The temporomandibular joints (TMJs) — the joints that connect the jaw to the skull — are located just in front of the ears on both sides of the head. These joints are very flexible, giving your mouth the ability to open and close and move side to side and up and down while you talk, chew or yawn. 

But, when these joints become injured or move out of alignment, problems can result. These problems are collectively known as temporomandibular joint disorders. 

Some studies estimate that 10 million people or more in the United States are affected by temporomandibular joint dysfunction. Many of those affected are undiagnosed. 

Causes of TMD include:

  • Rheumatoid arthritis, osteoarthritis and other joint disorders
  • Bruxism (teeth grinding or jaw clenching)
  • Trauma to the head, jaw or neck
  • Whiplash

The Problem with TMD

Temporomandibular disorders, or TMDs, can cause pain, loss of use, and even feeling like the jaw will “lock” open or closed. 

Many people living with jaw problems experience these symptoms when they’re eating, talking or yawning. 

Other symptoms of TMDs include:

  • Pain and/or tenderness in the face, jaw and neck, when at rest or when swallowing, chewing, talking or yawning
  • Limited ability or difficulty when opening or closing your mouth
  • Feeling as if your jaw is going to get stuck when open or closed
  • Noises such as clicking, popping, scraping, snapping or grating in your jaw when you open or close your mouth
  • Unexplained ear pain, ear pain when you’re chewing, feeling as if your ear is “full,” or ringing in the ears
  • Painful headaches or migraines
  • Pain in the shoulders, neck and back

Don’t Live in Discomfort

You do not have to live in discomfort. The Bend Headache Center offers patients individualized and specialized treatment options to reduce painful symptoms by targeting the cause of your TMD. 

Our treatment also improves jaw movement and reduces the impact of TMD on the jaw, head, neck and posture. 

For many years, the treatment for TMD was painful and invasive jaw surgery. Not only is this treatment option uncomfortable, but it also has a long recovery time. 

Other treatment options can help improve TMD symptoms, including oral appliance therapy to relieve stress on the jaw joints.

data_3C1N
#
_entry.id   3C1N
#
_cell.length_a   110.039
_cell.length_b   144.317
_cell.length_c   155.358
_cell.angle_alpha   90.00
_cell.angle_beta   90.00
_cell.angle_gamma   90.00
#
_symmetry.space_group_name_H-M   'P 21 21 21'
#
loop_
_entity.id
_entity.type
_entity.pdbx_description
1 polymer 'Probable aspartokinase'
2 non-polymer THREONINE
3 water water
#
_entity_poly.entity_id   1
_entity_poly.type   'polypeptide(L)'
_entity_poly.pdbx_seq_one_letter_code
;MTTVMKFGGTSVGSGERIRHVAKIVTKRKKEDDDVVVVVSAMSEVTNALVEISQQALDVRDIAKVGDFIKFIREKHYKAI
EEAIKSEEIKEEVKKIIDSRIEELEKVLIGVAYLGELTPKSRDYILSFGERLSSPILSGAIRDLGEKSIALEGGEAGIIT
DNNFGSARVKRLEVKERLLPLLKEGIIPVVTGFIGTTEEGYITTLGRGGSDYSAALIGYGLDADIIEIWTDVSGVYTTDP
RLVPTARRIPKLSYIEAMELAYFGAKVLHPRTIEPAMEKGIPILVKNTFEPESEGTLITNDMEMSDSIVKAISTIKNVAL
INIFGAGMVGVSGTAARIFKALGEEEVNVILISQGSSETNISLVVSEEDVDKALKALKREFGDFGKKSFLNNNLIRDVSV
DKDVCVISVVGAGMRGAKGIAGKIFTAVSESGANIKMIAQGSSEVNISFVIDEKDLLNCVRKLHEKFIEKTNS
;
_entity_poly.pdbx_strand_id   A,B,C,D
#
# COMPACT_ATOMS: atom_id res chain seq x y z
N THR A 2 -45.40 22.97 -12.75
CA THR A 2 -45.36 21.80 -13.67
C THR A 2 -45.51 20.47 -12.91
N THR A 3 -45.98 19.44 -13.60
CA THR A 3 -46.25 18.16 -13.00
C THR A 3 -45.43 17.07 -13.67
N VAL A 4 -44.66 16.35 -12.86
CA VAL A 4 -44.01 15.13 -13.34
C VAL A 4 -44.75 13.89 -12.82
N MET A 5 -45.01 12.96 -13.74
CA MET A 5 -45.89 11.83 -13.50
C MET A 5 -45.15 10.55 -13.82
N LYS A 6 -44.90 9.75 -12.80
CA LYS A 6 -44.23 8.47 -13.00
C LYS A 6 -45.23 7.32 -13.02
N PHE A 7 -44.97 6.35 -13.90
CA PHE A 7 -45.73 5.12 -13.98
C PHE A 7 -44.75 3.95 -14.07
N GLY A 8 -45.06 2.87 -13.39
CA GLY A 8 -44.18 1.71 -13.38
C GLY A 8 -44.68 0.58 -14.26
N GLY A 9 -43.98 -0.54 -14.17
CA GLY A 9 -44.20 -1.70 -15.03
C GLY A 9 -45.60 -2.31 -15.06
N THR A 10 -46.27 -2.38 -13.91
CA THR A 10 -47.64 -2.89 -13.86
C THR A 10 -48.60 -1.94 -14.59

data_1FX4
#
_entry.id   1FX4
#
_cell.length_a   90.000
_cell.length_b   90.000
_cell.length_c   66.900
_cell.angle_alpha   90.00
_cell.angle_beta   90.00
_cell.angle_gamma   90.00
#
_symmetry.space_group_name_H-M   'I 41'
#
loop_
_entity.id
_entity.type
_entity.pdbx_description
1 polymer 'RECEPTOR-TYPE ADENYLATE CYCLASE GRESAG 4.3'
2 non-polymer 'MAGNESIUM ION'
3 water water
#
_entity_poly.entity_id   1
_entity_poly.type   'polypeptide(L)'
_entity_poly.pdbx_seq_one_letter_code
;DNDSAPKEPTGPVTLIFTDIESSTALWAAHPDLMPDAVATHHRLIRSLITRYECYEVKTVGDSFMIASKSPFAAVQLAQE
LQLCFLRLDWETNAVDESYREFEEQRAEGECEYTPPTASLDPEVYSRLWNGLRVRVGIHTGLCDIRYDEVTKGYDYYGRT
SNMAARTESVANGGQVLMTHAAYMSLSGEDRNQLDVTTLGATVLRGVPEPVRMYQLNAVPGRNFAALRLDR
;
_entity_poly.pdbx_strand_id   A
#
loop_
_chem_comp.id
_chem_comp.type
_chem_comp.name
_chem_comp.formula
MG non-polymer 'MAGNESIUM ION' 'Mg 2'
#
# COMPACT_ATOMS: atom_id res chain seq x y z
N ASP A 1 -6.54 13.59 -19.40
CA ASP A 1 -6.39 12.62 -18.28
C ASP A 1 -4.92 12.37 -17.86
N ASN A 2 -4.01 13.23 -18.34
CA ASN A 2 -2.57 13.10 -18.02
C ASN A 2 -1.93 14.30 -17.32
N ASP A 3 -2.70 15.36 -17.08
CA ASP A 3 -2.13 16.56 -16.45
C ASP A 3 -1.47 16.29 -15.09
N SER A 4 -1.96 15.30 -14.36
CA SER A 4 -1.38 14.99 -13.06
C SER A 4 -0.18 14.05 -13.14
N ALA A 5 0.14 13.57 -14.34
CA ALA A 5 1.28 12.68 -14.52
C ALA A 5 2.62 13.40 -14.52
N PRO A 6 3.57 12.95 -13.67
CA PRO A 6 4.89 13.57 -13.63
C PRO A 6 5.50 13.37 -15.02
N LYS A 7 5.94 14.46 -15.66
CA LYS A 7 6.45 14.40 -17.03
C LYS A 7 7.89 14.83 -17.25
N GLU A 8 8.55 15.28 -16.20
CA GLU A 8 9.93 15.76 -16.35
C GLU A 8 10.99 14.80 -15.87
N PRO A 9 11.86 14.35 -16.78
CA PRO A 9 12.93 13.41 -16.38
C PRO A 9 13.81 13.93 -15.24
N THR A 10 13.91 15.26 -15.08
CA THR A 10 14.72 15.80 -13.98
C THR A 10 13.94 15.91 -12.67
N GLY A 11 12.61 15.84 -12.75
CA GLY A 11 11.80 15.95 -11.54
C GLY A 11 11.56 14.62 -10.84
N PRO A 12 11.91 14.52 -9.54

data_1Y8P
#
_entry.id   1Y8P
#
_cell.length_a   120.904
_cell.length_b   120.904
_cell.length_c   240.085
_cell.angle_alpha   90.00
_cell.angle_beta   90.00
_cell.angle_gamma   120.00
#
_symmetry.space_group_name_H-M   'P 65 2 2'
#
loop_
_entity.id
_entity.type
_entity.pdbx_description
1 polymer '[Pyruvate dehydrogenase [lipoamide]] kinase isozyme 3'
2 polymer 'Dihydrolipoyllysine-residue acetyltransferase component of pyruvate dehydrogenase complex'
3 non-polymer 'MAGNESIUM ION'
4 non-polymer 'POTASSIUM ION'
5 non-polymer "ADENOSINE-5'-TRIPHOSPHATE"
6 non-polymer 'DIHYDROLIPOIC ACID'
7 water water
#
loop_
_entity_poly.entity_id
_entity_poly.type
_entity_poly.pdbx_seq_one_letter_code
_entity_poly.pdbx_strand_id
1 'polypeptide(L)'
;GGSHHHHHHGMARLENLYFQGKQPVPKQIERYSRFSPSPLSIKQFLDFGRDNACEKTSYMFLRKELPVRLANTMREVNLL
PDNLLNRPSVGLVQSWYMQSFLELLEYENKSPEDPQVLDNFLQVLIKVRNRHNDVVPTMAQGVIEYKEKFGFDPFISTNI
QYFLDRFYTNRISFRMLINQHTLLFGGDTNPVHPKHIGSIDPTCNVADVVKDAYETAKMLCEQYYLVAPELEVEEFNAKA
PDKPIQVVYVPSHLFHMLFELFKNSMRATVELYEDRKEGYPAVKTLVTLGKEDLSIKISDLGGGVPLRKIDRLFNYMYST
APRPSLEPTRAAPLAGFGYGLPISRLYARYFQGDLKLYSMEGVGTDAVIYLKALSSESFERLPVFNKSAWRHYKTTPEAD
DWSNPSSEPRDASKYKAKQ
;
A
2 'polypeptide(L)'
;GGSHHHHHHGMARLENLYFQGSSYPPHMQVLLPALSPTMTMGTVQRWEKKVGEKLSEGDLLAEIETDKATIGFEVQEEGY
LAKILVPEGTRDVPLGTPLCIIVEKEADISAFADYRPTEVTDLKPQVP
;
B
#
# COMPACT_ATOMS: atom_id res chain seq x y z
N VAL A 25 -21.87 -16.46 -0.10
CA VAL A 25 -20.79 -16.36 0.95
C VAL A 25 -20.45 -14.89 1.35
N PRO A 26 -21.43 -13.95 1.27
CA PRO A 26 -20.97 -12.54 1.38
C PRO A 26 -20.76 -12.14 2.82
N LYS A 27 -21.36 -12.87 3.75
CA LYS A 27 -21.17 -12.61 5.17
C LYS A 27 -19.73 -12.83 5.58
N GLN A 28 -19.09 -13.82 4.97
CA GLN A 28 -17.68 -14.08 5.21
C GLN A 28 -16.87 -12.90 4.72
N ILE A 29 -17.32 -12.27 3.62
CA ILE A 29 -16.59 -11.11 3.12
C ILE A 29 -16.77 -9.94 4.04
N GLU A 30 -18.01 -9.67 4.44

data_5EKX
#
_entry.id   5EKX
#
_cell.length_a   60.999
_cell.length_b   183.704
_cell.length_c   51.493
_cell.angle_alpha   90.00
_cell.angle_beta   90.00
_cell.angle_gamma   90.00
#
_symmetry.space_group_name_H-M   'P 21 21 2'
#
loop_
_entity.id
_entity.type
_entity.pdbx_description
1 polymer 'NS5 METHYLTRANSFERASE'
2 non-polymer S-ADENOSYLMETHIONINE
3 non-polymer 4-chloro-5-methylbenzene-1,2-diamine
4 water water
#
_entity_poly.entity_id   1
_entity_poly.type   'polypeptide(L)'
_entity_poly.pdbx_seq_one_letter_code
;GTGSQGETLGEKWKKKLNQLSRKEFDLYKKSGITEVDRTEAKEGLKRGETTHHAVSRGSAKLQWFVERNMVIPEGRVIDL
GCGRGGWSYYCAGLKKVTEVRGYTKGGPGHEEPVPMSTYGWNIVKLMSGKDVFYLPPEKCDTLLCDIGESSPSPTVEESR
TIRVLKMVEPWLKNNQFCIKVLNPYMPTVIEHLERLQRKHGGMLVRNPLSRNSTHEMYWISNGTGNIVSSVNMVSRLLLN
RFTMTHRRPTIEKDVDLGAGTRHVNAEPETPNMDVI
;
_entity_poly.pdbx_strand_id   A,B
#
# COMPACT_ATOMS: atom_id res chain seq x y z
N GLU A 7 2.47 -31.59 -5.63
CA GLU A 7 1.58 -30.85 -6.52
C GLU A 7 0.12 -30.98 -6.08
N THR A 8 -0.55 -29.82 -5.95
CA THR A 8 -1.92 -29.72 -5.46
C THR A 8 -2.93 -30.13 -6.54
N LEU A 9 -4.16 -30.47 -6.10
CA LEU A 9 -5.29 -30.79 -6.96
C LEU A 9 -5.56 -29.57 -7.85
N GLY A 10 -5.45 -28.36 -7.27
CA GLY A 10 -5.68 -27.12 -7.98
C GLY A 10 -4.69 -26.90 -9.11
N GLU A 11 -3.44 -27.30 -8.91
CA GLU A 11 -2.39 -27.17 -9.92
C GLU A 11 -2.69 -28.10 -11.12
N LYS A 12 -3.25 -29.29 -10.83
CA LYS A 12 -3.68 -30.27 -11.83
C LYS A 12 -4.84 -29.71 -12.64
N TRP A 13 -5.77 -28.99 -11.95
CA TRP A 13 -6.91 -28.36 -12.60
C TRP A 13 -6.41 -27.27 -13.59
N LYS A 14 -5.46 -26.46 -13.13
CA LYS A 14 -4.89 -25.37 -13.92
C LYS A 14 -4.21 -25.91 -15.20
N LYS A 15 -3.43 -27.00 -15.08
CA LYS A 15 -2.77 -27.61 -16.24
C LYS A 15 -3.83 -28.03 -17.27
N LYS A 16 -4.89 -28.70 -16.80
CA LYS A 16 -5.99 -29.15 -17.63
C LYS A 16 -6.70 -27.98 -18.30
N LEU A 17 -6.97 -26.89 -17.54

Physical therapy is also a treatment option proven to help those living with TMD find relief. This type of TMD rehabilitation focuses on: 

  • Muscle retraining (mouth opening, closing, speech and chewing)
  • Mobilization of your TMJs and neck joints 
  • Relaxation techniques to reduce the tension of the muscles that surround the jaw joints, as well as neck and head muscles
  • Improving swallowing 
  • Ensuring proper (nasal) breathing functions
  • Posture correction
  • Improving range of motion of the jaw
  • Balancing jaw muscles 

Starting Rehabilitation for TMD

Many individuals with TMD benefit from these physical therapies to restore normal movement — and function — to the jaw. 

Before your therapy begins, we will assess you to determine if you have TMD and identify the cause of your dysfunction. 

At your first visit, we will ask you about your dental history, oral habits (including gum chewing, cheek biting and jaw clenching), your health, how you sleep and any history of chewing, speaking or breathing difficulty.

At this assessment, we will also evaluate you for:

  • Range and quality of jaw movement 
  • Tooth alignment
  • Myofunctional habits during chewing and swallowing
  • Breathing
  • Posture 
  • Strength and mobility of your neck, back and shoulders
  • Unusual joint noises in the TMJs
  • Stress or tension in the chewing muscles

After we assess you and confirm the diagnosis, we will develop a personalized treatment plan to help rehabilitate your TMJs, muscles and behaviors. 

We can discuss your treatment options, which may include anti-inflammation treatments, massage and exercises. We will also talk to you about combinations of treatments that may help ease your pain and discomfort. 

We can also talk about your TMD triggers or what causes your symptoms to intensify, and what you should avoid with TMD. 

The Success of Rehabilitation

If you are diagnosed with TMD, you may be overwhelmed when learning more about your treatment options. You may also be scared that treatment is uncomfortable or that you’ll need surgery. 

For many people, TMD can successfully be treated through rehabilitation and other noninvasive interventions, including physical therapy. 

Our rehabilitation treatments offer various modalities and techniques to help decrease muscle spasms, reduce pain, lessen inflammation and, over time, promote healing of soft tissues like your jaw muscles, joints and ligaments. 

Our treatment can help restore your jaw’s normal range of motion by slowly improving your jaw muscle flexibility and strength. Additional reported benefits include improved head and neck posture, as well as a better range of motion of your head, improved posture and a decrease in your shoulder muscle tightness. 

Are you living with the discomfort of TMD? Find out how we can help today.